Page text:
• also known as
    • glycerine
    • glycerol
  • the backbone of
    • triglycerides
    • phospholipids


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a 3 carbon sugar backbone

  • Each of the 3 carbons can attach to other molecules
  • If all three carbons attach to a fatty acid it is a triblyceride


Fatty acid





- 3 glycerol carbons attached to 3 separate fatty acids

  • Triglycerides are independent from further attachments
  • Independent triglycerides freely float through blood and tissues to cause harm


- composed of a 3 carbon glycerol, 2 fatty acids, a phosphate group, and a polar molecule

  • A phospholipids is an enhanced  triglycerides
  • triglycerides are stand alone
  • phospholipids are intertwined in membranes


- a 3 carbon amino acid, similar to glycerol

  • Each of the 3 carbons can attach to other molecules


- serine replaces the glycerol as the backbone 3 carbon chain

  • critical component of myelin sheaths around nerves
  • myelin allows nerves to side ways communicate
  • essential for thought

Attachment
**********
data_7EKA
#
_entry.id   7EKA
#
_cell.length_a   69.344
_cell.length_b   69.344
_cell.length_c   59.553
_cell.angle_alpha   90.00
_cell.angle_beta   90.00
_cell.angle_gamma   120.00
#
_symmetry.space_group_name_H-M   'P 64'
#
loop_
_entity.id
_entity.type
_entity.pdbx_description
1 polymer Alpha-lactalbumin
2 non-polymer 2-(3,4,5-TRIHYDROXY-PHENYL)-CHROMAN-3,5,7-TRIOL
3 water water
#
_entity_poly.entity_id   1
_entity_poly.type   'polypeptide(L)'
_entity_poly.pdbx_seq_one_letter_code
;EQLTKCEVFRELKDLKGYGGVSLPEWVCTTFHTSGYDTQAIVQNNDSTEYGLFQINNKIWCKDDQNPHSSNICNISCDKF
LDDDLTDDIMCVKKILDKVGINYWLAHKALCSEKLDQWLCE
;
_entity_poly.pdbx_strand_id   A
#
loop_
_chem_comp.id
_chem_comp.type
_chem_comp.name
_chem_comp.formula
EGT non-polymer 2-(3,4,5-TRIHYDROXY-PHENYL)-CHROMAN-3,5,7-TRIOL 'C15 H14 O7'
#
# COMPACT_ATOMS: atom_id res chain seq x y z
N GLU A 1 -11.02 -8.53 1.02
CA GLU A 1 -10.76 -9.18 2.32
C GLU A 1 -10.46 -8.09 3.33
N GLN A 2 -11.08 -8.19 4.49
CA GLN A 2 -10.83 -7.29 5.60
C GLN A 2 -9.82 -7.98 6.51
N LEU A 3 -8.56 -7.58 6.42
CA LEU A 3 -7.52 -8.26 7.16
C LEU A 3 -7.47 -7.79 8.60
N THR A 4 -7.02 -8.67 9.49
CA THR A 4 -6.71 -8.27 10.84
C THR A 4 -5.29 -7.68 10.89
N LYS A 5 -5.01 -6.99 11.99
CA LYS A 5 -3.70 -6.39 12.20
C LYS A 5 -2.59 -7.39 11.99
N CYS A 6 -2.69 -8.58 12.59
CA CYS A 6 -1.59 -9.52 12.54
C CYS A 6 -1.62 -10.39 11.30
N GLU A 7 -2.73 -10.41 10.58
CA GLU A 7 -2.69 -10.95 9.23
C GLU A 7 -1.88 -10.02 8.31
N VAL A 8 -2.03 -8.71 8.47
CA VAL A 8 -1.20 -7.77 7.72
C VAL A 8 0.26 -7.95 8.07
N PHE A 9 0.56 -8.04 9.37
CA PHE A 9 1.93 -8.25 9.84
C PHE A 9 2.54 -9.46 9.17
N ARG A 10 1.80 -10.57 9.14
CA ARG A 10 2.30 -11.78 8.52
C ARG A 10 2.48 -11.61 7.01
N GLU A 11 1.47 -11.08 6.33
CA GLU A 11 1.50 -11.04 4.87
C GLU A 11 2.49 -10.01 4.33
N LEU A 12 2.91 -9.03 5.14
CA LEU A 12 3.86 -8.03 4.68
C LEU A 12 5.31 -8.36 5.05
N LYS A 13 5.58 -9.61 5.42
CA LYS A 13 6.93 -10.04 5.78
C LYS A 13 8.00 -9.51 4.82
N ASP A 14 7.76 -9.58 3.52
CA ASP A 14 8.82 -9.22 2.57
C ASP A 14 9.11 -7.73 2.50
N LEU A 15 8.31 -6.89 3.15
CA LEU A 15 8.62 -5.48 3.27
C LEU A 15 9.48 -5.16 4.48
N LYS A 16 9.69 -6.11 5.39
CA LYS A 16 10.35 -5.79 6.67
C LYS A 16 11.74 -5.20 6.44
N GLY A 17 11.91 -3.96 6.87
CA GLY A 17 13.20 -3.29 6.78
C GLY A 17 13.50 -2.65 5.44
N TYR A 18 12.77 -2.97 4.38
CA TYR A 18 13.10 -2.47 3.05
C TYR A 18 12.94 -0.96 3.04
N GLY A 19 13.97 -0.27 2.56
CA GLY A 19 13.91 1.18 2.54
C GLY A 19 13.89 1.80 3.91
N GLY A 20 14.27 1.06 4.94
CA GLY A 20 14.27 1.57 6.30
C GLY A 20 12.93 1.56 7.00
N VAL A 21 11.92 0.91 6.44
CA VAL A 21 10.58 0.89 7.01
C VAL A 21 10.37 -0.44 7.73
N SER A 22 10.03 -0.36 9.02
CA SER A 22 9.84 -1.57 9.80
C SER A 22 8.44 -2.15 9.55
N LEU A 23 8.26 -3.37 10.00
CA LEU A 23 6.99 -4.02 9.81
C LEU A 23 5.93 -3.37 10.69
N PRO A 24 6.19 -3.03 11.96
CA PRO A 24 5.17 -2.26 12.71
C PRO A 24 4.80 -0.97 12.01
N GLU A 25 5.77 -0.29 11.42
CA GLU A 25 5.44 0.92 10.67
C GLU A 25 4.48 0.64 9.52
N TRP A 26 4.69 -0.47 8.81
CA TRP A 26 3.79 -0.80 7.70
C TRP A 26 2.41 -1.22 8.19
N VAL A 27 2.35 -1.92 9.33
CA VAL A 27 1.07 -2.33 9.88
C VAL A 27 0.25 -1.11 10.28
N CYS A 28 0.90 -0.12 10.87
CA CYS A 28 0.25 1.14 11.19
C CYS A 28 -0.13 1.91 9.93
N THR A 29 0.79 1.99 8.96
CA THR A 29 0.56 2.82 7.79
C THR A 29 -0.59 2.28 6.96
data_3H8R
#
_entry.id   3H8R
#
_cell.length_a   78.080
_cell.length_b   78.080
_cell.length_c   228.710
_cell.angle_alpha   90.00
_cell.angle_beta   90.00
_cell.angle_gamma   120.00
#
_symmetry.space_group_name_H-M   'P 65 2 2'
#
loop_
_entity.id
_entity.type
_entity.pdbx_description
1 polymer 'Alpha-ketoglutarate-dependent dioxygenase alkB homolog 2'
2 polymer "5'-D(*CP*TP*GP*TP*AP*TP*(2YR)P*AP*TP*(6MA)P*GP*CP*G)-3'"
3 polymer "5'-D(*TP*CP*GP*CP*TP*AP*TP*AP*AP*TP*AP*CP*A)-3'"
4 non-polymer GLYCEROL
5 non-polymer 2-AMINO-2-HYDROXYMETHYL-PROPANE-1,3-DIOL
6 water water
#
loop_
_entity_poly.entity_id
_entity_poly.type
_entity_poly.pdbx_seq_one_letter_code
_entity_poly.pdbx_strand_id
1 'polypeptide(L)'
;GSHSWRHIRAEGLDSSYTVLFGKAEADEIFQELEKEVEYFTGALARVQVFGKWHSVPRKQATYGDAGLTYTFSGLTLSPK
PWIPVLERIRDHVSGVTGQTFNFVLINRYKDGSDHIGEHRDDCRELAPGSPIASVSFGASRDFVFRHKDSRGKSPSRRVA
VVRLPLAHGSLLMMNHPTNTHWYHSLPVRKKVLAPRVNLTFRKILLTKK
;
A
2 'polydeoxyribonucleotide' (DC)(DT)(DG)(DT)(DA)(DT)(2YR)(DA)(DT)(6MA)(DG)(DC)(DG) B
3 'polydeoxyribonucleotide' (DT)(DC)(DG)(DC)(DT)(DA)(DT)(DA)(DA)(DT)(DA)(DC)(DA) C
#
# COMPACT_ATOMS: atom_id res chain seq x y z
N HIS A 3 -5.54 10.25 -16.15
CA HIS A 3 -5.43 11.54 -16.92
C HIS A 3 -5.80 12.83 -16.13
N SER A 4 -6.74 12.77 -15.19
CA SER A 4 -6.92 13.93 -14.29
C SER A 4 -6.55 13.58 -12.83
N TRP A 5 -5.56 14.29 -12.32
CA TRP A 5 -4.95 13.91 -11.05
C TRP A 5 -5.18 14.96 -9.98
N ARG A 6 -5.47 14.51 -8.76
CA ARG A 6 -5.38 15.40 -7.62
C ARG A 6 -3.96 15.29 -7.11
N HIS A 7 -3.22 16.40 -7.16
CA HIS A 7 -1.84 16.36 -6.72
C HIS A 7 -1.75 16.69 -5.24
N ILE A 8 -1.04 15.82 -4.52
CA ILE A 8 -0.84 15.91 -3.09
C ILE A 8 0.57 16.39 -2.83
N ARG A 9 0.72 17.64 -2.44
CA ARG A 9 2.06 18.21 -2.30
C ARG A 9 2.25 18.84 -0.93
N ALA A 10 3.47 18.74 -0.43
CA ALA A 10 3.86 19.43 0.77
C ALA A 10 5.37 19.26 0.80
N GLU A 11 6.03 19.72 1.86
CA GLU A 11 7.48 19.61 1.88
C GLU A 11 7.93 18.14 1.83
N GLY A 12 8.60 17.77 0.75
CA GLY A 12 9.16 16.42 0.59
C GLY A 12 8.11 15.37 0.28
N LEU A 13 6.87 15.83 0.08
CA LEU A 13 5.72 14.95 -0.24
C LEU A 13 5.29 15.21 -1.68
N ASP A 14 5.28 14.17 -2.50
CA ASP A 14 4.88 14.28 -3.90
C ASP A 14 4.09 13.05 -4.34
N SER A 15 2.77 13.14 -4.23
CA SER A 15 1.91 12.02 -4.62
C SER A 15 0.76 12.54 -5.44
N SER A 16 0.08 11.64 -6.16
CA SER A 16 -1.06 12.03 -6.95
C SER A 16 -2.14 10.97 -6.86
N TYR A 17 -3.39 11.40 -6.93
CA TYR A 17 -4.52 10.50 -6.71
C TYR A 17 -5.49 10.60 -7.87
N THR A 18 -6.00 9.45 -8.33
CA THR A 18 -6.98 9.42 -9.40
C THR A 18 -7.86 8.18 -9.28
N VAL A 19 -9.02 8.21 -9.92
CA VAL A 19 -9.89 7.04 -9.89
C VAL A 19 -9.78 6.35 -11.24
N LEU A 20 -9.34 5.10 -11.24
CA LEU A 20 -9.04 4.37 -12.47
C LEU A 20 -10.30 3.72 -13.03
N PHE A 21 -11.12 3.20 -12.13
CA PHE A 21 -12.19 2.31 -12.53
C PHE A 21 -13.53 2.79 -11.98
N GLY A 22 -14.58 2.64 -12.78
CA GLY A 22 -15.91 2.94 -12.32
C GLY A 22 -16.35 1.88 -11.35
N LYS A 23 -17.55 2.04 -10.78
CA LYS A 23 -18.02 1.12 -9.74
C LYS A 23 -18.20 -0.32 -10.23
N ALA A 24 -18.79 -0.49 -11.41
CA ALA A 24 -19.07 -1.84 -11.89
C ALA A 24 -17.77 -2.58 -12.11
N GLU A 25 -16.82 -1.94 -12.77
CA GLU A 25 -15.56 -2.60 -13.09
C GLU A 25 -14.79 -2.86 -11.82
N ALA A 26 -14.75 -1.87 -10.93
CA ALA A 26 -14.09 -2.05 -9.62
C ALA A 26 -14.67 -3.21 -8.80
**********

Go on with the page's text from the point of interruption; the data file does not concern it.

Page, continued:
• opposed to sensory nerves that cannot 'think'


- segment backbones of 3 carbon chains, either

  • glycerol, sugar
  • serine, amine

- triglycerides are independent

  • glycerol backbone
  • 3 fatty acids

- phospholipids

one fatty acid, is replaced with a phospho group

complex and interconnect
- 2 types of phospholipids

  1. glycerol backbone,
    • sugar
    • phospholipid
      • cell wall
      • membranes
  2. serine backbone,
    • amino acid
    • sphingomyelin
      • myelin sheaths
      • nerve membranes

- both types expand larger than a triglyceride through phosphorus bonding


Cell walls


The phospholipids are important components of all cell membranes, internal and external.

The lipid that forms the framework of the cell membrane are phospholipids.

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The ratio of hydrogen and oxygen are always the same as water in a carbohydrate.

In a lipid the hydrogen to oxygen ratios are not the same as water, hydrate as in carbohydrate.